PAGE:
How Trees Benefit Environmental Conditions

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A large oak tree can transpire 40,000 gallons of water every year. Like other plants, trees are known to have the ability to absorb carbon dioxide from the air and produce oxygen. On a sunny day, you may have found the shade cover provided by a tree as a huge relief from the beaming sun. Trees offer much more benefits than just providing shade and absorbing carbon dioxide. Some of the more important benefits tress provide are significant air temperature reduction, clean smog from the air, and contribute to overall human wellbeing.

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Through evapotranspiration and providing shade cover, trees can lower peak summer temperatures by 2–9°F. Buildings shaded by trees reduce energy use costs in the summer and winter. During the spring and summer, deciduous trees shade buildings from sunlight and lower the temperature, while in the fall and winter, the lack of leaves allow sunlight to reach buildings and increasing the temperature. Shading from trees minimize the heat load on hard surfaces like sidewalks and driveways, where the heat is radiated at night, resulting in increased temperatures. Trees are planted around buildings with cooling and heating in mind. Research has shown that strategically planting deciduous trees on the west side of buildings results in maximum cooling and heating efficiency.

Large trees transpire a ton of water each year. This water is absorbed from the soil and transpired through the leaves as water vapor. This cools down the surrounding area, while also increasing the humidity, which allows ground water to recharge and reduces soil erosion. The water that trees soak up also reduces stormwater runoff. Runoff takes oil and other harmful substances from the urban landscape and pollutes waterways. This can result in irreparable harm to wildlife and our water supply. One of the overlooked benefits of trees is their ability to remove particulates from the air. Pollen, dust, and other particulates are taken up by the wind and get blown through trees, where they get trapped on leaves. Trees are well know to absorb carbon dioxide via photosynthesis, but they are also capable of absorbing other harmful pollutants such as carbon monoxide, nitrogen oxides, ozone, and sulfur dioxide.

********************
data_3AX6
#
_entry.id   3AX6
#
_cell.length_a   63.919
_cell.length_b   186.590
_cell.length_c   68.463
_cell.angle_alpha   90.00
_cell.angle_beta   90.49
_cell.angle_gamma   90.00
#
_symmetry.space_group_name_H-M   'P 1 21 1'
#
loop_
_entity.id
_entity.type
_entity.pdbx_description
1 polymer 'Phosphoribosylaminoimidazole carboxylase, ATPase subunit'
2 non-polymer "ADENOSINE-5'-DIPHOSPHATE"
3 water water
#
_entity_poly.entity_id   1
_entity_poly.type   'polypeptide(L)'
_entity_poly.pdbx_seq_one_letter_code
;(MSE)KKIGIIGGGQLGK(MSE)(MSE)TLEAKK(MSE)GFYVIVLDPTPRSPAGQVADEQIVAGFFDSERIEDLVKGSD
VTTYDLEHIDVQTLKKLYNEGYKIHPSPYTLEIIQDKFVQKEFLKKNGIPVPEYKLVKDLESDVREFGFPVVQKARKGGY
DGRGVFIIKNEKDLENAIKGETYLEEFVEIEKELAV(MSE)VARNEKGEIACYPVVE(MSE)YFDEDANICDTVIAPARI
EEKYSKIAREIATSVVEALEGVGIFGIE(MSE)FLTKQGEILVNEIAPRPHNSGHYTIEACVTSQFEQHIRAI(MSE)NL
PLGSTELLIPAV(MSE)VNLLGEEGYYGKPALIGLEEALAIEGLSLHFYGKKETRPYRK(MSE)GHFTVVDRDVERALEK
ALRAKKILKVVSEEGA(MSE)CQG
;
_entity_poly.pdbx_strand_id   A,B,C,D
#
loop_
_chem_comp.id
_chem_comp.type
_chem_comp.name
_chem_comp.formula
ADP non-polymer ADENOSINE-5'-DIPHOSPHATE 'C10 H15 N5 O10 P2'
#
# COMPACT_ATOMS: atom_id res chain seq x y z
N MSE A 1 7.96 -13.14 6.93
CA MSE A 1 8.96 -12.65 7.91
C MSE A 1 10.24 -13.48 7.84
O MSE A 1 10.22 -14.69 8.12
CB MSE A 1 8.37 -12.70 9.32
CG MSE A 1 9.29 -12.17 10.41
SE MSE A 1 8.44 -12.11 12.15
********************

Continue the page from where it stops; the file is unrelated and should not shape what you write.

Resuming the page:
Trees are aesthetically pleasing to look at. Especially in urban areas where there isn’t much greenery, trees can provide people with a needed dose of nature. Trees block noise pollution by simply getting in the way of sound waves. A strategically placed tree in front of windows can block up to 40 percent of noise. It can also block off more unattractive scenery in urban landscapes. Views of large buses streaming down a street isn’t exactly the most pleasant view you can have. Trees are habitats for various birds, who provide nature’s music to the ears of anyone nearby. Studies of hospital patients showed faster healing among those who were situated in rooms with a window view of leafy trees.

Relative to their size, trees are cheaper to plant and maintain than many other plants. We often overlook the value of trees, but the world would look vastly different without the presence of trees, even just aesthetically. It is hard to imagine streets not being lined with trees and leaves not changing colors in the fall. Trees provide a functional benefit in cooling down the air temperature and cleaning the air, but trees also provide an immeasurable aesthetic benefit that increases our quality of life.

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